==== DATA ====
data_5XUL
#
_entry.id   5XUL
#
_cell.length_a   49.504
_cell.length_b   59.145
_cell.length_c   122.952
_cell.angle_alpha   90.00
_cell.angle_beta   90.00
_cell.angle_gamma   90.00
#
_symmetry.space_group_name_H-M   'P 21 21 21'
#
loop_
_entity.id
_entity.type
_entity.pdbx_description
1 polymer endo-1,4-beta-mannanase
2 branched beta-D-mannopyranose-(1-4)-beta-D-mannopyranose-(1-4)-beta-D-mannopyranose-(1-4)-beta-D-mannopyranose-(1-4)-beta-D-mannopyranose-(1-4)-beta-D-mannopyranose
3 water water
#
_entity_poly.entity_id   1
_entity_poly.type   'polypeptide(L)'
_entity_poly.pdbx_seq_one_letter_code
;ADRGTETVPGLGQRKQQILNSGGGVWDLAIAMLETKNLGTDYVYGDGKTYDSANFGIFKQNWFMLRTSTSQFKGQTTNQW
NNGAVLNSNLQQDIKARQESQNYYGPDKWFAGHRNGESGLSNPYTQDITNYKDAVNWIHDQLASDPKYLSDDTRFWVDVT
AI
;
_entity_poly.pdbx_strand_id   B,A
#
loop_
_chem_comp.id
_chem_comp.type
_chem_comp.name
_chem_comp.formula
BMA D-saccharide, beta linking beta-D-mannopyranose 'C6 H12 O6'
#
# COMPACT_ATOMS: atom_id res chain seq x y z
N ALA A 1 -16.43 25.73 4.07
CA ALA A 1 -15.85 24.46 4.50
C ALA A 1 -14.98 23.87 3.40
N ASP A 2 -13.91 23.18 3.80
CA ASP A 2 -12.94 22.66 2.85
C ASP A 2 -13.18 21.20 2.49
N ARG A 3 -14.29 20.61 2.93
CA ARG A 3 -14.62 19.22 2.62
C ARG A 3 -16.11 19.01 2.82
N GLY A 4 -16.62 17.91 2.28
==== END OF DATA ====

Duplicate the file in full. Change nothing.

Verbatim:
data_5XUL
#
_entry.id   5XUL
#
_cell.length_a   49.504
_cell.length_b   59.145
_cell.length_c   122.952
_cell.angle_alpha   90.00
_cell.angle_beta   90.00
_cell.angle_gamma   90.00
#
_symmetry.space_group_name_H-M   'P 21 21 21'
#
loop_
_entity.id
_entity.type
_entity.pdbx_description
1 polymer endo-1,4-beta-mannanase
2 branched beta-D-mannopyranose-(1-4)-beta-D-mannopyranose-(1-4)-beta-D-mannopyranose-(1-4)-beta-D-mannopyranose-(1-4)-beta-D-mannopyranose-(1-4)-beta-D-mannopyranose
3 water water
#
_entity_poly.entity_id   1
_entity_poly.type   'polypeptide(L)'
_entity_poly.pdbx_seq_one_letter_code
;ADRGTETVPGLGQRKQQILNSGGGVWDLAIAMLETKNLGTDYVYGDGKTYDSANFGIFKQNWFMLRTSTSQFKGQTTNQW
NNGAVLNSNLQQDIKARQESQNYYGPDKWFAGHRNGESGLSNPYTQDITNYKDAVNWIHDQLASDPKYLSDDTRFWVDVT
AI
;
_entity_poly.pdbx_strand_id   B,A
#
loop_
_chem_comp.id
_chem_comp.type
_chem_comp.name
_chem_comp.formula
BMA D-saccharide, beta linking beta-D-mannopyranose 'C6 H12 O6'
#
# COMPACT_ATOMS: atom_id res chain seq x y z
N ALA A 1 -16.43 25.73 4.07
CA ALA A 1 -15.85 24.46 4.50
C ALA A 1 -14.98 23.87 3.40
N ASP A 2 -13.91 23.18 3.80
CA ASP A 2 -12.94 22.66 2.85
C ASP A 2 -13.18 21.20 2.49
N ARG A 3 -14.29 20.61 2.93
CA ARG A 3 -14.62 19.22 2.62
C ARG A 3 -16.11 19.01 2.82
N GLY A 4 -16.62 17.91 2.28